The Zika virus outbreak in South America has created a medical emergency around the continent and beyond. Genetically modified mosquitoes designed and developed in the laboratories to fight dengue are being held responsible for this epidemic.
The pharmaceutical industry appears weapon-less to tackle this disease. Lack of vaccines and mechanisms to combat it appears to be the major concern. Drug industries are in a race to develop and market Zika virus vaccines. Last month, GeneOne Life Science Inc., a South Korean biopharmaceutical company, said it had launched a joint research program with U.S. biotech firm Inovio Pharmaceuticals to develop a DNA-based vaccine to prevent and treat Zika virus infection. UK drugmaker GlaxoSmithKline also said last week that it was assessing its research platform for the potential to develop a Zika vaccine. Merck has licensed a potential Zika vaccine candidate from U.S. biotech company NewLink Genetics Corp. to proceed with human testing.
But was the world really clueless? Or is it just a mass media commotion.
Facts about the Zika Virus
Zika virus (ZIKV) is a member of the virus family Flaviviridae and the genus Flavivirus, transmitted by daytime-active Aedes mosquitoes, such as A. Aegypti. Its name comes from the Zika forest of Uganda, where the virus was first isolated in 1947. Rockefeller Foundation was the first institute to register this virus with ATCC in 1947.
In humans, the virus causes a mild illness known as Zika fever, Zika, or Zika disease – microcephaly in babies – which since the 1950s has been known to occur within a narrow equatorial belt from Africa to Asia. In 2014, the virus spread eastward across the Pacific Ocean to French Polynesia, then to Easter Island, and in 2015 to Mexico, Central America, the Caribbean and South America, where the Zika outbreak has reached pandemic levels.
Research and development in the field of mosquito-borne diseases especially targeting the Flavivirus strain has been conducted over the years. The U.S. National Institutes of Health has long conducted research into Flaviviruses with about $97 million in funding in fiscal 2015.
Meanwhile, an Indian biotechnology company, Bharat Biotech, has claimed to have discovered two Zika virus vaccines. One of the vaccines is a recombinant Zika virus DNA, while the other vaccine is dormant Zika virus administered to trigger an immune response. Bharat Biotech claimed to have started working on a Zika vaccine in November 2014, prior to the current Zika outbreak that is thought to have started in Brazil in April 2015. Bharat Biotech claims to be the first company to file a patent for a Zika vaccine, which is now in pre-clinical testing as the firm prepares to test it on animals.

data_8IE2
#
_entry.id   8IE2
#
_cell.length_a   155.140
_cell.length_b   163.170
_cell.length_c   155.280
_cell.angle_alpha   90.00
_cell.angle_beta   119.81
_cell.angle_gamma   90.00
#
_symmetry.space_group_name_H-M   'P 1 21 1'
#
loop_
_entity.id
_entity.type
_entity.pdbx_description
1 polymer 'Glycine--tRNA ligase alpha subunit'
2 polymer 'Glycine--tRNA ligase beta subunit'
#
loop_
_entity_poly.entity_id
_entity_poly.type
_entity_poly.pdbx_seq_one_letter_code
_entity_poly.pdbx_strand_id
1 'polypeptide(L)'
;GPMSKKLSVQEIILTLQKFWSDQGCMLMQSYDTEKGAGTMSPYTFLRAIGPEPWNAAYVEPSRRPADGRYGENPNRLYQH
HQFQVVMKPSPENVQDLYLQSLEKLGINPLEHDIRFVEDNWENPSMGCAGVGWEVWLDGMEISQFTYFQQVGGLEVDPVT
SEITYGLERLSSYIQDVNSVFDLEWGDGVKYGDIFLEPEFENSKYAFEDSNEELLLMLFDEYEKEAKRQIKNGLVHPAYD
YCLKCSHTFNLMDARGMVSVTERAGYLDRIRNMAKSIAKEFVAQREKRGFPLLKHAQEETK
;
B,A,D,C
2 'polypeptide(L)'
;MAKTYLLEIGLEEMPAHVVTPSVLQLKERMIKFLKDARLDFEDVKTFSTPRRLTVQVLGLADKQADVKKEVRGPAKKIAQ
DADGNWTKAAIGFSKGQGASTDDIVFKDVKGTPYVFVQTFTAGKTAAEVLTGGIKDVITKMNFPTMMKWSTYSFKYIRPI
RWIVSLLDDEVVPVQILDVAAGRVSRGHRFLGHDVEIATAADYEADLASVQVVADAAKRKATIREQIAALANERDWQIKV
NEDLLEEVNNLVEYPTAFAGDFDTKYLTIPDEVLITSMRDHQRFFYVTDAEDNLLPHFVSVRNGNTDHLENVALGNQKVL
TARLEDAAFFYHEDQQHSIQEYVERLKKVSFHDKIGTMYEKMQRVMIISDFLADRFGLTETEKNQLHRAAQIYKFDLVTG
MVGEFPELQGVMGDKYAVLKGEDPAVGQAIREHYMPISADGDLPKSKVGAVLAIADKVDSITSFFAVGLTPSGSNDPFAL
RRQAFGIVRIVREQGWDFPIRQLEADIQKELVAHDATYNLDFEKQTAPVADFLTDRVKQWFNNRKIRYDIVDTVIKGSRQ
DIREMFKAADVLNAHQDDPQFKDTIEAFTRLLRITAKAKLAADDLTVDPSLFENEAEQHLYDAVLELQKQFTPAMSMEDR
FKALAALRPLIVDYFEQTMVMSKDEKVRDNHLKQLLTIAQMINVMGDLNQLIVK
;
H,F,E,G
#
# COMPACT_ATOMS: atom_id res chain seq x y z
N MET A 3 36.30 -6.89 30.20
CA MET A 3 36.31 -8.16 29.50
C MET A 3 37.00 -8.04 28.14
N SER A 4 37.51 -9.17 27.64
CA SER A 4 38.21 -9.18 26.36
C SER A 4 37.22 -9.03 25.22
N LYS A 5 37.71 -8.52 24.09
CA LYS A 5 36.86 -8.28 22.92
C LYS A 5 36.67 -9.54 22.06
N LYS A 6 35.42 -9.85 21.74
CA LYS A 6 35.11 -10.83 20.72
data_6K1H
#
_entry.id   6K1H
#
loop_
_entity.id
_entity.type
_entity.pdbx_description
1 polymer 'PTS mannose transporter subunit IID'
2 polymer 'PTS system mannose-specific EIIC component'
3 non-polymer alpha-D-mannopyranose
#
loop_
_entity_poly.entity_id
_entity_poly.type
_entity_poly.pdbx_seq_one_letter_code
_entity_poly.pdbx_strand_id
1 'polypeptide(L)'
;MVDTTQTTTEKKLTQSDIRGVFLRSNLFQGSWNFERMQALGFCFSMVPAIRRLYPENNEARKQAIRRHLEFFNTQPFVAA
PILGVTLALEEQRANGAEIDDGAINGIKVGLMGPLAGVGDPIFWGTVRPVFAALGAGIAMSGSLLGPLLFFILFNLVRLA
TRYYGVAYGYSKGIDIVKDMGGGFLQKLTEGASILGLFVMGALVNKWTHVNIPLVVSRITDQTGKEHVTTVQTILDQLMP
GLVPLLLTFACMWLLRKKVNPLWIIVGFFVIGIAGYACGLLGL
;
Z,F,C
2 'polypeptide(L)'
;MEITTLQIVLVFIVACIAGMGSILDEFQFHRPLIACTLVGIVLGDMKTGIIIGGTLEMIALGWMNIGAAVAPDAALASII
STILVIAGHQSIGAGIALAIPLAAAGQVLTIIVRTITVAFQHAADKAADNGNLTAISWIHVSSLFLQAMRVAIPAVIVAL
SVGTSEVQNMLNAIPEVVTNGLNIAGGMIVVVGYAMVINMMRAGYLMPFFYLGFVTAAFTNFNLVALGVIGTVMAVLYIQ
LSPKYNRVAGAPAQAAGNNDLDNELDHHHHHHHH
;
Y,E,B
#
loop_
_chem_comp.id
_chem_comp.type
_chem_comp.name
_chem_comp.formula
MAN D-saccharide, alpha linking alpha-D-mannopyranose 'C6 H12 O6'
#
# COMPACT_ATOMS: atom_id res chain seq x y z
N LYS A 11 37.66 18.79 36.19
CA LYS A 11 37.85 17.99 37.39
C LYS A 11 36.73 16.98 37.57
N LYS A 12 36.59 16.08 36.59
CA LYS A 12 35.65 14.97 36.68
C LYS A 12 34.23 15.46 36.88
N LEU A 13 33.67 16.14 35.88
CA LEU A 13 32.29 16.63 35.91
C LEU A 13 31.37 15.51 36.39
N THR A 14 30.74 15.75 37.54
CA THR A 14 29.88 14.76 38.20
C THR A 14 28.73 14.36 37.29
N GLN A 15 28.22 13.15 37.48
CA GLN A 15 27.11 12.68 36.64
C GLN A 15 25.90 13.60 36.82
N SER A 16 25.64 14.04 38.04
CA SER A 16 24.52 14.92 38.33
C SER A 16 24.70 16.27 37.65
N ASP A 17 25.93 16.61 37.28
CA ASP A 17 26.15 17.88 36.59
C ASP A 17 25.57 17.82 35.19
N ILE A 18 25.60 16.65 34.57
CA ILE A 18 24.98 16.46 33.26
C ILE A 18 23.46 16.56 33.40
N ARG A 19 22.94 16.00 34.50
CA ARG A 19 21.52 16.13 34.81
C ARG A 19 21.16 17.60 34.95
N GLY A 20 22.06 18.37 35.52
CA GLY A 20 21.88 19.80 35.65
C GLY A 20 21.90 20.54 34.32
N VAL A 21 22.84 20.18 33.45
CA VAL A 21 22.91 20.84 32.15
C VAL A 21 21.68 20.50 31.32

The patent landscape reveals that Zika viruses have been targeted by various pharmaceutical and biochemical drug inventions. Leading pharmaceutical companies like Novartis owns patents that claims compounds for treating Zika virus infection. Publication number US8278282 titled “Nucleoside analogs for treatment of viral infections” having priority date of Feb 9, 2007 claims compound for treating Zika virus infection.
Pharmaceutical company, Gilead Sciences Inc. has also patented compounds for inhibiting Flavivirus infections including Zika virus infection. Publication number US8513298 titled “Inhibitors of flaviviridae viruses” having priority date of 15 Jan 2010 claims compound for treating Zika virus infection.
Approximately, 616 patents have been filed and granted globally for diagnosing and treating Zika virus infection. Majority of these patents target the Flavivirus strain and not specifically against the Zika virus alone, a future prospect for more targeted research is open.
Human trials of prospective vaccines and drugs will need to be accelerated to relieve affected patients quickly. Leading pharmaceutical companies like Sanofi, Takeda, Novartis, Gilead, Merck are racing towards fighting Zika virus. The leading applicants of patents in this space are Gilead Sciences Inc., Selcia Limited and Novartis.
Zika virus may be a new name for the common man, but medical research teams around the world have knowledge of its existence. However, they may not have expected this otherwise localized virus to spread across continents and outbreak in large numbers, triggering a global medical emergency.
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